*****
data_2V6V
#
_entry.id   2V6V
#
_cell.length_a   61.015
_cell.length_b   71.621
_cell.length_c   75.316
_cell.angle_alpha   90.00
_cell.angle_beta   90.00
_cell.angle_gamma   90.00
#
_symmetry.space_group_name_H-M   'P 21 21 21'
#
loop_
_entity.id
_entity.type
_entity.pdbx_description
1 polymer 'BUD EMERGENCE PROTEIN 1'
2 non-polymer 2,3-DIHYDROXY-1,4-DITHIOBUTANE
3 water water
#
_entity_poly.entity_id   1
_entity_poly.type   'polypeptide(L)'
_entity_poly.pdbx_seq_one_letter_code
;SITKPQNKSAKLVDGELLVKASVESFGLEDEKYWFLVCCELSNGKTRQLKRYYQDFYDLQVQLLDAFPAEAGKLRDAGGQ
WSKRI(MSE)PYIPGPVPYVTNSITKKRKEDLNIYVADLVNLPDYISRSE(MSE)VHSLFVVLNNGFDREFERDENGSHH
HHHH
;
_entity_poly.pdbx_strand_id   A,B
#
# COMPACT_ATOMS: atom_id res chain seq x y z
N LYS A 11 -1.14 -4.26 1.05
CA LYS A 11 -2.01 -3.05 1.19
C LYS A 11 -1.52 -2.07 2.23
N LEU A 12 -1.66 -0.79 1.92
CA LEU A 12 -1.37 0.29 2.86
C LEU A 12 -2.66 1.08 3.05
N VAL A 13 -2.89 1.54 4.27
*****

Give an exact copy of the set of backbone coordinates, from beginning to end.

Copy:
data_2V6V
#
_entry.id   2V6V
#
_cell.length_a   61.015
_cell.length_b   71.621
_cell.length_c   75.316
_cell.angle_alpha   90.00
_cell.angle_beta   90.00
_cell.angle_gamma   90.00
#
_symmetry.space_group_name_H-M   'P 21 21 21'
#
loop_
_entity.id
_entity.type
_entity.pdbx_description
1 polymer 'BUD EMERGENCE PROTEIN 1'
2 non-polymer 2,3-DIHYDROXY-1,4-DITHIOBUTANE
3 water water
#
_entity_poly.entity_id   1
_entity_poly.type   'polypeptide(L)'
_entity_poly.pdbx_seq_one_letter_code
;SITKPQNKSAKLVDGELLVKASVESFGLEDEKYWFLVCCELSNGKTRQLKRYYQDFYDLQVQLLDAFPAEAGKLRDAGGQ
WSKRI(MSE)PYIPGPVPYVTNSITKKRKEDLNIYVADLVNLPDYISRSE(MSE)VHSLFVVLNNGFDREFERDENGSHH
HHHH
;
_entity_poly.pdbx_strand_id   A,B
#
# COMPACT_ATOMS: atom_id res chain seq x y z
N LYS A 11 -1.14 -4.26 1.05
CA LYS A 11 -2.01 -3.05 1.19
C LYS A 11 -1.52 -2.07 2.23
N LEU A 12 -1.66 -0.79 1.92
CA LEU A 12 -1.37 0.29 2.86
C LEU A 12 -2.66 1.08 3.05
N VAL A 13 -2.89 1.54 4.27